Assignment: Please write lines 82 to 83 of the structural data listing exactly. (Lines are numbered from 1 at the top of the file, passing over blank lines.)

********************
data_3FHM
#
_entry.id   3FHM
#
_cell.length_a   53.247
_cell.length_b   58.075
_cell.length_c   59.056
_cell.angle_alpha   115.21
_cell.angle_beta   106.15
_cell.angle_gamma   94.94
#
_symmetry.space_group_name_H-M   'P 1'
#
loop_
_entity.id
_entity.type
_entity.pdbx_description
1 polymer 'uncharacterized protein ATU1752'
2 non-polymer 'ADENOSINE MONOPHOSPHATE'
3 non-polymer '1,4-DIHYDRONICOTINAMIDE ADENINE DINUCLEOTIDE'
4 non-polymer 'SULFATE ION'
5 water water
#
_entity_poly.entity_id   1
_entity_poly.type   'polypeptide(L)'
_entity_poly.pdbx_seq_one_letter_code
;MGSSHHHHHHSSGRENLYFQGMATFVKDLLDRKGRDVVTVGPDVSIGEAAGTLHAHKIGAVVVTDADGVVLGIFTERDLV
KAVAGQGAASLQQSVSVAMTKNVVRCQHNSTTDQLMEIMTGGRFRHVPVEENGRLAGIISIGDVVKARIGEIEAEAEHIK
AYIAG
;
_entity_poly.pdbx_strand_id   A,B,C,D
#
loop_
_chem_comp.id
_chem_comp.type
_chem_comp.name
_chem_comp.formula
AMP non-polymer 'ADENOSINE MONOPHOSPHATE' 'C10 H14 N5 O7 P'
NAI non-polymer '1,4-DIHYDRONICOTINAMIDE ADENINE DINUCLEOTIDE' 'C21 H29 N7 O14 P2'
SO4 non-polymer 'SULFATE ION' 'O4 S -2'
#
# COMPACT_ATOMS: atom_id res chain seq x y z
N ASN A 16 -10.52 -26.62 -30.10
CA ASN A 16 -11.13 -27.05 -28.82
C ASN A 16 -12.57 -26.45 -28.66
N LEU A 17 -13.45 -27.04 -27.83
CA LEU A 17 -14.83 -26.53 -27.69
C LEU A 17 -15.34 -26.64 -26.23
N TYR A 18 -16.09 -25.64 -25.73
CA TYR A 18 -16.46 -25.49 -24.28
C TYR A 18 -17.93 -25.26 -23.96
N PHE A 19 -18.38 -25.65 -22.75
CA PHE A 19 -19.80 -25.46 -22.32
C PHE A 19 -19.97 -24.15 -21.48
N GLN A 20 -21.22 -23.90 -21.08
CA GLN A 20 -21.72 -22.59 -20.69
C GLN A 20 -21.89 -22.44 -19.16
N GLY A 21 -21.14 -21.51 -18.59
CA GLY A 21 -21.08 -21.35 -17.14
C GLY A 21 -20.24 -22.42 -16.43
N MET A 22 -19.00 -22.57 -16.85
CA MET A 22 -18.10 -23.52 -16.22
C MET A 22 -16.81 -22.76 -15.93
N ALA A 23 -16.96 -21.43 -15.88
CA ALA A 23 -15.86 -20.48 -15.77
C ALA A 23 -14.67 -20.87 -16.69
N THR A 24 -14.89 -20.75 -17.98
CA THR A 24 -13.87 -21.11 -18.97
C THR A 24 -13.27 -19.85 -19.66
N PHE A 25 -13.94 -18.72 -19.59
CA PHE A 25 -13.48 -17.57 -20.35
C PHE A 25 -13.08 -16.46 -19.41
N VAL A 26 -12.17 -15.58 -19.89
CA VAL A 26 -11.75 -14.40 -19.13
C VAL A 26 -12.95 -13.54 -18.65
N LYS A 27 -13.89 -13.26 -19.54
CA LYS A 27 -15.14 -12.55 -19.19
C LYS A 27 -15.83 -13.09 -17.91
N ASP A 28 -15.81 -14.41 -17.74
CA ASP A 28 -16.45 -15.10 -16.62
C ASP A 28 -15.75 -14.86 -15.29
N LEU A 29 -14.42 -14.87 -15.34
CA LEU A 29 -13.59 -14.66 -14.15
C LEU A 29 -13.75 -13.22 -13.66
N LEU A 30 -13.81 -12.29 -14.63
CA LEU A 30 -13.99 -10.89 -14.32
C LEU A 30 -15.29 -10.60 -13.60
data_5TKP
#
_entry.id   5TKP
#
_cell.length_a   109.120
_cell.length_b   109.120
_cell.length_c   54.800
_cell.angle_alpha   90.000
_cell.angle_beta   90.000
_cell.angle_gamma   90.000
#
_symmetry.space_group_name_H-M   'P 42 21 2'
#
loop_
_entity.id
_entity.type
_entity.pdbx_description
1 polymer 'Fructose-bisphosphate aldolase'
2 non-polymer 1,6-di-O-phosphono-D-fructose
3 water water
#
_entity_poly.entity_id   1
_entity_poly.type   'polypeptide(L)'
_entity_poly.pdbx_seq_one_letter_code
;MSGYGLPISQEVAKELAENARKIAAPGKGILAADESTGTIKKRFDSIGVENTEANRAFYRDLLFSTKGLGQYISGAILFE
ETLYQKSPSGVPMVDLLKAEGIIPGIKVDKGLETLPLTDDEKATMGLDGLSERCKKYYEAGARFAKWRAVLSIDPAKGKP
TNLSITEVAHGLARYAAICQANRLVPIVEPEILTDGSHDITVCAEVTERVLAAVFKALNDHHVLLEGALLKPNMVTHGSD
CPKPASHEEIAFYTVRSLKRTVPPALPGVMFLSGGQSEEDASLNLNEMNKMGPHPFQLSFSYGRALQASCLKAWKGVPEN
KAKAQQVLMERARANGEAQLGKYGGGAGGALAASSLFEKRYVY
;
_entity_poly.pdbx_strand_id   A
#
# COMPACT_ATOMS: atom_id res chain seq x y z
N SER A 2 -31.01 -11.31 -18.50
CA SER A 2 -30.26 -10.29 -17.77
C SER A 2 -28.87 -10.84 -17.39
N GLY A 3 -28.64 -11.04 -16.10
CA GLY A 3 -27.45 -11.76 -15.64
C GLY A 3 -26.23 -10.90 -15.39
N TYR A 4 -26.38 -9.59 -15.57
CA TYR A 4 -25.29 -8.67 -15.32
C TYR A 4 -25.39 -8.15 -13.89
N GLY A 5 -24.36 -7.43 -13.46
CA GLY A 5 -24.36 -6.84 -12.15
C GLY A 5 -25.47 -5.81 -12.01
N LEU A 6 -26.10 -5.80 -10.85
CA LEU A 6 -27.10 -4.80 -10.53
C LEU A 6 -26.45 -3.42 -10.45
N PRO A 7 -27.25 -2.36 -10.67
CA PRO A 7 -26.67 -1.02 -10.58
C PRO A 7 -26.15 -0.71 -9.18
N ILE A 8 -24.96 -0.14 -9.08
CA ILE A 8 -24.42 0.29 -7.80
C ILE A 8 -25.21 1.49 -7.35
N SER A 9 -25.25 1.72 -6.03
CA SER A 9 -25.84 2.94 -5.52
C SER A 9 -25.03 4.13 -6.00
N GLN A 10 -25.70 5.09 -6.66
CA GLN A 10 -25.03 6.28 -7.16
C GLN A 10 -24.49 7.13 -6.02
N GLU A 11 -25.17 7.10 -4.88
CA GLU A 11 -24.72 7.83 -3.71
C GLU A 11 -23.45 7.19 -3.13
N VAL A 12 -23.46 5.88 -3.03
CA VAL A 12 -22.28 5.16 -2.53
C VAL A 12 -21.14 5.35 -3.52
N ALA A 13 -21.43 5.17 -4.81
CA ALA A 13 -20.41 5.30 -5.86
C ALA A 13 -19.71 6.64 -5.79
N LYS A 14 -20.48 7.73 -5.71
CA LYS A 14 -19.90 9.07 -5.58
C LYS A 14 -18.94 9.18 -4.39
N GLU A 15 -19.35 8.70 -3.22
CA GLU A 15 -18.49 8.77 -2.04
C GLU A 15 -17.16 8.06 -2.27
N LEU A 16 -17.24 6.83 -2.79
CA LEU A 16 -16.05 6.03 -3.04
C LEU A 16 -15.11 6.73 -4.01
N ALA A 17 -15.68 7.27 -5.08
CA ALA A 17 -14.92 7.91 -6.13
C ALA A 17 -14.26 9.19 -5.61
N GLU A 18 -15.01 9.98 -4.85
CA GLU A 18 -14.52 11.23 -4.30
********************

N LEU A 29 -14.42 -14.87 -15.34
CA LEU A 29 -13.59 -14.66 -14.15